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Henry Hobson is a successful bootmaker and tyrannical widower of three daughters. The girls each want to leave their father by getting married, but Henry refuses as marriage traditions require him to pay out settlements.
Brenda de Banzie
Noel Coward's attempt to show how the ordinary people lived between the wars. Just after WWI the Gibbons family moves to a nice house in the suburbs. An ordinary sort of life is led by the ... See full summary »
Based on the Charles Dickens novel Oliver Twist is about an orphan boy who runs away from a workhouse and meets a pickpocket on the streets of London. Oliver is taken in by the pickpocket and he joins a household of young boys who are trained to steal for their master. This version of Oliver Twist is topped by Alec Guinness's masterly performance of arch-thug Fagin. Written by
Jenny Evans <J.Evans@uts.edu.au>
After viewing over 10,000 movies, I still have the same opinion I had after I saw this movie the first time and had watched maybe a thousand films at that point: this is simply the best-looking black-and-white film I've ever seen.
On the Criterion DVD, scene after scene is just jaw-dropping. I have never seen so many incredible shots with wonderful contrasts of light and dark. Much of this is filmed dark rooms or nighttime in the cobblestone streets. Those scenes, combined with many facial closeups, great buildings, and interesting camera angles, all make this an incredible viewing experience.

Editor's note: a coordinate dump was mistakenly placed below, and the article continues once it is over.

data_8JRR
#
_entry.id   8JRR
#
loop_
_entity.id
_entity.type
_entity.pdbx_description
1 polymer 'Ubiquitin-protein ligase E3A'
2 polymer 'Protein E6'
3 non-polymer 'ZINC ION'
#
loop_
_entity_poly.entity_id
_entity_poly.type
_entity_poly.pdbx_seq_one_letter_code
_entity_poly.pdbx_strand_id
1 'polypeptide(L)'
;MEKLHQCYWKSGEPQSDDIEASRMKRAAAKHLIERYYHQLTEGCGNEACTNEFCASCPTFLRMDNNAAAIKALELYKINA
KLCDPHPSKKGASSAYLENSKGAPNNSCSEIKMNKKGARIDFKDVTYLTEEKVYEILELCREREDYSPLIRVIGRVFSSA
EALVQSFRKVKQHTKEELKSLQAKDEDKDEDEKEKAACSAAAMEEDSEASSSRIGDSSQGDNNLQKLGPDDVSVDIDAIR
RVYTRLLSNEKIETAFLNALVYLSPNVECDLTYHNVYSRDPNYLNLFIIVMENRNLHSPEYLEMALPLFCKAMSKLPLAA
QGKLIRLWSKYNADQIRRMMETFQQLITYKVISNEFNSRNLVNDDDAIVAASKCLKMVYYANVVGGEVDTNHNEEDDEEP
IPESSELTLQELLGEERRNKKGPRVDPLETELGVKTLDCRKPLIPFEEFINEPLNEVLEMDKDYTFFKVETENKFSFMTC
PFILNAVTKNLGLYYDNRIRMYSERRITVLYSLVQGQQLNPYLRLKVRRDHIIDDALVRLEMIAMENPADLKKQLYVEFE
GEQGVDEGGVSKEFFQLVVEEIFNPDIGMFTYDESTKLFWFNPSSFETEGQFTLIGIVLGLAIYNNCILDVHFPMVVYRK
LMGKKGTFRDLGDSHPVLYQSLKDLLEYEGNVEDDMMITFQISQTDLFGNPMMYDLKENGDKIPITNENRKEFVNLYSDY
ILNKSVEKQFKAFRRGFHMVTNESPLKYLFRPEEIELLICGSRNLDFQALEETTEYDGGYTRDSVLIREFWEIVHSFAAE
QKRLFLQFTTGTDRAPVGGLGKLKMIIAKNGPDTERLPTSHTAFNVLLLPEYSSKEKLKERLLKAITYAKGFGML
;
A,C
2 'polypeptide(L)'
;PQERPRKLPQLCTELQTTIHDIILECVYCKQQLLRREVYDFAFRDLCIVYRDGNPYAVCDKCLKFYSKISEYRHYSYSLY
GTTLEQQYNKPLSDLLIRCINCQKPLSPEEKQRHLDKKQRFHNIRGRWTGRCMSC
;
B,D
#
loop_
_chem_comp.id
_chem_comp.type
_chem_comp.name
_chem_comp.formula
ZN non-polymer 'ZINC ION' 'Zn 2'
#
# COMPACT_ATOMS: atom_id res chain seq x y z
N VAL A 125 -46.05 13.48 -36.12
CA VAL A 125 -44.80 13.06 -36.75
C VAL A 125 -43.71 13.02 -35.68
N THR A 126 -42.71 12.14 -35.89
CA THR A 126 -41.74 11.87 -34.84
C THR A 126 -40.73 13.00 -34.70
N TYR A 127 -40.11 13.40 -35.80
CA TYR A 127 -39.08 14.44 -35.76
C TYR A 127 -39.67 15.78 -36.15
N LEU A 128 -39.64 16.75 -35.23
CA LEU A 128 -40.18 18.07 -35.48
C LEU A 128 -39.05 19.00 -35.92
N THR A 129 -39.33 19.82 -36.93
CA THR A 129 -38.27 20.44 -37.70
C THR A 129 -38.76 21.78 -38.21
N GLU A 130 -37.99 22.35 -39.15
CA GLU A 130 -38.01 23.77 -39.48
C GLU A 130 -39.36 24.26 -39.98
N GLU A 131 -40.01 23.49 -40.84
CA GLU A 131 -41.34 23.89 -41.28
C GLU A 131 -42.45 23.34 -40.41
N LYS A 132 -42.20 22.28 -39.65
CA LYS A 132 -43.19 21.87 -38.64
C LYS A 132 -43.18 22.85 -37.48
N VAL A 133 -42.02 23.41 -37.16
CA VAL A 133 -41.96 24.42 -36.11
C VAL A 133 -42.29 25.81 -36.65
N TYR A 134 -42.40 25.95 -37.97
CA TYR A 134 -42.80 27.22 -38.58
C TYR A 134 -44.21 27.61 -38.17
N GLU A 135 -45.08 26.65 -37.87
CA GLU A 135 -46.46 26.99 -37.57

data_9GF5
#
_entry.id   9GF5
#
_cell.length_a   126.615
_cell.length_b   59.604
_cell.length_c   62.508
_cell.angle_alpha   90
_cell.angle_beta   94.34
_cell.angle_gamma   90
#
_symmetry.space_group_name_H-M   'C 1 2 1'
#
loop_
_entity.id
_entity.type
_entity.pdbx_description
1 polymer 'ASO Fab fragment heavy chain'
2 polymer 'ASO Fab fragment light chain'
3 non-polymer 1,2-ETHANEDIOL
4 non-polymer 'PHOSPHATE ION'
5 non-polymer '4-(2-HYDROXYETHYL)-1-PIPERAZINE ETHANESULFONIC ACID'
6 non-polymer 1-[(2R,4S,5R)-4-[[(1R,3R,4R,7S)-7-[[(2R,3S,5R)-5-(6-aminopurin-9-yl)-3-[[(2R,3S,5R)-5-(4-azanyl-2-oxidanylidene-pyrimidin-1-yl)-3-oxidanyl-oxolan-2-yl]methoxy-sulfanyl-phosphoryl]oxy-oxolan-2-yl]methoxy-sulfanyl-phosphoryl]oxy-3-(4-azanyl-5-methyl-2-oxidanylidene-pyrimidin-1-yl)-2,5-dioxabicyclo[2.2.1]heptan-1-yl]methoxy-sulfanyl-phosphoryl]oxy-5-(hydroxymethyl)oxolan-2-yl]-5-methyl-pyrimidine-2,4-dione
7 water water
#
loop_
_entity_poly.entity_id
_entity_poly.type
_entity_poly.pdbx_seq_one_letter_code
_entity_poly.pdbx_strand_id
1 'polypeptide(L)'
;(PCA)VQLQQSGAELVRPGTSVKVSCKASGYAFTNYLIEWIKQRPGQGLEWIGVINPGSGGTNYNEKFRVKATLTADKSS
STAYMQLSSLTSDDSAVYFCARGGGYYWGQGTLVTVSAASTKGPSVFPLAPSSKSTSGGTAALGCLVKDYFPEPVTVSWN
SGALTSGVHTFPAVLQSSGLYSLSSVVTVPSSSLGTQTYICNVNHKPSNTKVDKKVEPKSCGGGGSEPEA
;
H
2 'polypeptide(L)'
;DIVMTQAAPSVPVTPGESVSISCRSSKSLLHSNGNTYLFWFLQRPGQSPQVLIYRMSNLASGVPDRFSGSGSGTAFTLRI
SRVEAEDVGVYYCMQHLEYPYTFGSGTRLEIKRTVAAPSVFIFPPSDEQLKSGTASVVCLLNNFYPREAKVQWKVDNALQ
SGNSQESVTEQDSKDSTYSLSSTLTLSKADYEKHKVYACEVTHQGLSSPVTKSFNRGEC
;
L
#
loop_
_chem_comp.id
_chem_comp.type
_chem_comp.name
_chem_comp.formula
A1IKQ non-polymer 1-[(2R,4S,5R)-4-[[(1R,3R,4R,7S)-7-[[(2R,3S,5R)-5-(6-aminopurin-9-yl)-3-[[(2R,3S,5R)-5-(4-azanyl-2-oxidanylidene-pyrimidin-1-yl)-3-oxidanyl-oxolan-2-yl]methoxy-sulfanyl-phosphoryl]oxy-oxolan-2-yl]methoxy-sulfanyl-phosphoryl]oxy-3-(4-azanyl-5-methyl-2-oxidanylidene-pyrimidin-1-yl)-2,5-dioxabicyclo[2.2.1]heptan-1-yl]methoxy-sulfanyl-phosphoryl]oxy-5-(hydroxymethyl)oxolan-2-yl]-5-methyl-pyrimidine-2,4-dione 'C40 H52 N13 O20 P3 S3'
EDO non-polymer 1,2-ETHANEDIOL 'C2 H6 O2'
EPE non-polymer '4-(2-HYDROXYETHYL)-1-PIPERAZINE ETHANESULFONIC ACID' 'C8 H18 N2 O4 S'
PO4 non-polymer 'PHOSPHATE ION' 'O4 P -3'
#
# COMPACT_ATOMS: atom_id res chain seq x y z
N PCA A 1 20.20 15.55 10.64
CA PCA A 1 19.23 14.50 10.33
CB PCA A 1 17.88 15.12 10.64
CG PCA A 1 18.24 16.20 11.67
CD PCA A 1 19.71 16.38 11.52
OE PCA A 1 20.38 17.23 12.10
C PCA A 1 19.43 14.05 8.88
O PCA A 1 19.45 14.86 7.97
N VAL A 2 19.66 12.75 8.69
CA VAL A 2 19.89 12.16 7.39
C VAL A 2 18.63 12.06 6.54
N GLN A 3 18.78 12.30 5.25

All of this helps make up for watching a depressing story. It was just unappealing, at least to me, because all the people except for the little boy are unlikable. Some of them mistreat the little kid and that's difficult to watch. I'm a sucker for nice people, especially an innocent child, and to see suffer is not fun to me.
One of those bad guys, however, is memorable: Fagin, played by Alec Guiness. In this film, he has to be one of the ugliest people I've ever seen, sporting the biggest nose ever put on screen. A teenage Anthony Newley as "the artful Dodger" also stands out.
But, as someone who is into art, David Lean's direction and Guy Green's camera-work draw me back to this DVD every couple of years...and at least I always know there is a happy ending for the one nice kid in the film.
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